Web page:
Also, I hope you don’t mind, but I made a blog entry, http://d.hatena.ne.jp/yakiimo02/20081026/1225016809, about this post comparing the two e-book retailers.
    Thanks for the interesting article.

  • @yakiimo02

    Thanks for the comment and post. I haven’t tried IronPython with BeautifulSoup, but googling around it looks possible but non-trivial. The FePy project appears to have a rewritten version for IP as well.

    “I’m assuming that Manning doesn’t do this?”

    That’s right. Manning only displays your name and email — another point in favor of Manning.

  • Hi, thanks for the reply. Ah, glad to hear that Manning doesn’t display your address. I’ll definitely choose Manning if both Packt and Manning offer similiar books with no other deciding factor; the DRM will be the deciding factor for me too. I’m gonna update my blog with this info. Thanks.
    Thanks for the info on FePy. I did take a look at it since I read somewhere that it includes BeautifulSoup, but FePy was out of date with the newest version of IronPython and had very little documentation. I’m actually a newbie at Python itself, so IronPython turned out to be too overwhelming for me. Maybe I’ll give IronPython another try after I see more people using it.

  • tanay

    hence i get pirated versions of packt ebooks
    they are free, non irritating and allow copy paste..

    packt go to hell.
    if you like the book go to the author’s homepage and there will be a donate button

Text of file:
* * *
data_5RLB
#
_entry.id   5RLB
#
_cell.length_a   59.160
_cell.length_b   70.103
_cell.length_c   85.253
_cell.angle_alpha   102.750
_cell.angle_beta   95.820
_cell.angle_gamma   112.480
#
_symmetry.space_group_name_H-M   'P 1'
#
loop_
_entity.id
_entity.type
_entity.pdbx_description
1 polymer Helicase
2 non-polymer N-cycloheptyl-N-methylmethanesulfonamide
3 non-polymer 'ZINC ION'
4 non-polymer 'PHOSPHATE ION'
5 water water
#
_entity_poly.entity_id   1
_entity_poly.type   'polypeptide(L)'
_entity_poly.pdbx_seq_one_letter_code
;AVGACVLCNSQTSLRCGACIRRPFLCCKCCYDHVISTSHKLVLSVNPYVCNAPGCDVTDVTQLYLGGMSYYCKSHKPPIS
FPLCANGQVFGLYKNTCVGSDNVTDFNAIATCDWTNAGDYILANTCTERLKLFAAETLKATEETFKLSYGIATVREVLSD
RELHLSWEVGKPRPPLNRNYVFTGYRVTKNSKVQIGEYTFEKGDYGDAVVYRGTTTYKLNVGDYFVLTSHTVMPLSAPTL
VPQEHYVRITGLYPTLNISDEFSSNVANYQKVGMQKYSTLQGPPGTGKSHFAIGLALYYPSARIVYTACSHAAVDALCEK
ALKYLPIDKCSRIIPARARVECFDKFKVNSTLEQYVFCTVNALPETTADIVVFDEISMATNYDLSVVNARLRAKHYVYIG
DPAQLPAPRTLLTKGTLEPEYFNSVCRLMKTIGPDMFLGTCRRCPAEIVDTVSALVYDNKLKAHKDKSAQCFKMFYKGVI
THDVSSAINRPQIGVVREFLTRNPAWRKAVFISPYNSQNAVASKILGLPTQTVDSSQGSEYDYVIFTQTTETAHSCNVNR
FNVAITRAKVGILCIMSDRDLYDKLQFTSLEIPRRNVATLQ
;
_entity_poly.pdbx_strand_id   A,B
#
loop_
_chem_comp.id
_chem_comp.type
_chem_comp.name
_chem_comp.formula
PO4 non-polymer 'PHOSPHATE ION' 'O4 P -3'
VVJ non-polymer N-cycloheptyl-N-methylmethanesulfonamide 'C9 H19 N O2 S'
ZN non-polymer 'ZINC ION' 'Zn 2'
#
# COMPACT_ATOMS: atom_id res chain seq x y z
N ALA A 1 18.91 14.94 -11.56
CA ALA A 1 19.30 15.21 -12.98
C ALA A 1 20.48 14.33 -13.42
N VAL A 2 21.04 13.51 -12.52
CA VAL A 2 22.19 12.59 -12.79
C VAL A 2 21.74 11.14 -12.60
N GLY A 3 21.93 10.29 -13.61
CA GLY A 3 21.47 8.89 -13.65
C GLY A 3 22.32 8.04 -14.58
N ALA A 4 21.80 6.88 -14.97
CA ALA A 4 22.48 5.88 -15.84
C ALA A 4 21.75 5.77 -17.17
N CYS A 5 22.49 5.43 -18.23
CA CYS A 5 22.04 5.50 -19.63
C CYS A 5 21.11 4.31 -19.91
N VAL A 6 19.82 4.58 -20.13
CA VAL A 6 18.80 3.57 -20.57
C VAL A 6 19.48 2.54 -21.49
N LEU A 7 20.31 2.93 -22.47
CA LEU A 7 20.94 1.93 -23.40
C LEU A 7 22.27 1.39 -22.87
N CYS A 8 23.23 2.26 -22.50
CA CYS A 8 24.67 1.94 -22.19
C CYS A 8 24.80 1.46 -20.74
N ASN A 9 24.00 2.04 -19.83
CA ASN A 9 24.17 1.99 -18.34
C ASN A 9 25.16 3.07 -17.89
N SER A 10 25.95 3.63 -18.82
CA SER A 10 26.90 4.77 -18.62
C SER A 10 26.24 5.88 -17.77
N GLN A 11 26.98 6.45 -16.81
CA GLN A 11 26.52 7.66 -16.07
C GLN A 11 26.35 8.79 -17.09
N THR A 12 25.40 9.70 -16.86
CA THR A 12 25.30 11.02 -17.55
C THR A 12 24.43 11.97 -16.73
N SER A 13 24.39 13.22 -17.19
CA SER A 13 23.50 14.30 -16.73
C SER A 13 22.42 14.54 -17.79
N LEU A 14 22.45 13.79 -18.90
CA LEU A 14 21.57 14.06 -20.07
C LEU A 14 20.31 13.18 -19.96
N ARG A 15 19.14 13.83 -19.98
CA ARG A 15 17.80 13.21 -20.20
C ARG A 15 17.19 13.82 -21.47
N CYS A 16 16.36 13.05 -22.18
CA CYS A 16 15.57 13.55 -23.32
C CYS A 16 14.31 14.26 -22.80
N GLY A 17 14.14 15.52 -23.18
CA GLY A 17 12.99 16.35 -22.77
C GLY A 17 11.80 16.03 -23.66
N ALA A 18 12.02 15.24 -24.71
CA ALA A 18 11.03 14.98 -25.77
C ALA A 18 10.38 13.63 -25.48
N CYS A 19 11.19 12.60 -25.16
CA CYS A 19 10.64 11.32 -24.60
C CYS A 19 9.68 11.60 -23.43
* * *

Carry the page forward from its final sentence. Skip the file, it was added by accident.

• @tanay

    I don’t condone piracy at all, and I hope that you go ahead and buy a copy of your book. But your comment is a good example of the fact that these anti-piracy measures only hurt paying customers. The pirates will always find a way to circumvent whatever measures you put in place. Meanwhile, people actually paying for these books have to suffer with a degraded and less useful product.

    The latest Packt book I’m reading (dead tree version, of course) has a big blurb in the front about anti-piracy, urging us to report any copies we find online. Now we’re supposed to do their jobs for them. I just wish they had spent the anti-piracy money on better copy editing for the book.

  • Verusp

    Dear Ryan,

    I’m Verus Pereira from the Customer Relations team at Packt Publishing.

    I recently came across your above comments on our eBooks.

    We are sorry that you found eBooks less convenient to use. Please accept our apologies.

    However, I felt you will be happy to know that following numerous customer suggestions to remove password protection and enable the copy-paste feature in our eBooks, Packt enabled the copy and paste feature on all of its eBooks in December 2008 and later eliminated the DRM feature in March 2009.

    In our continued efforts to improve our eBooks, we are also looking to develop multi format downloads of our eBooks to make them compatible with most eBook reading devices which are quickly gaining popularity.

    Please feel free to email us at service@packtpub.com if you have any queries.

    Best wishes

    Verus Pereira
    Packt Publishing.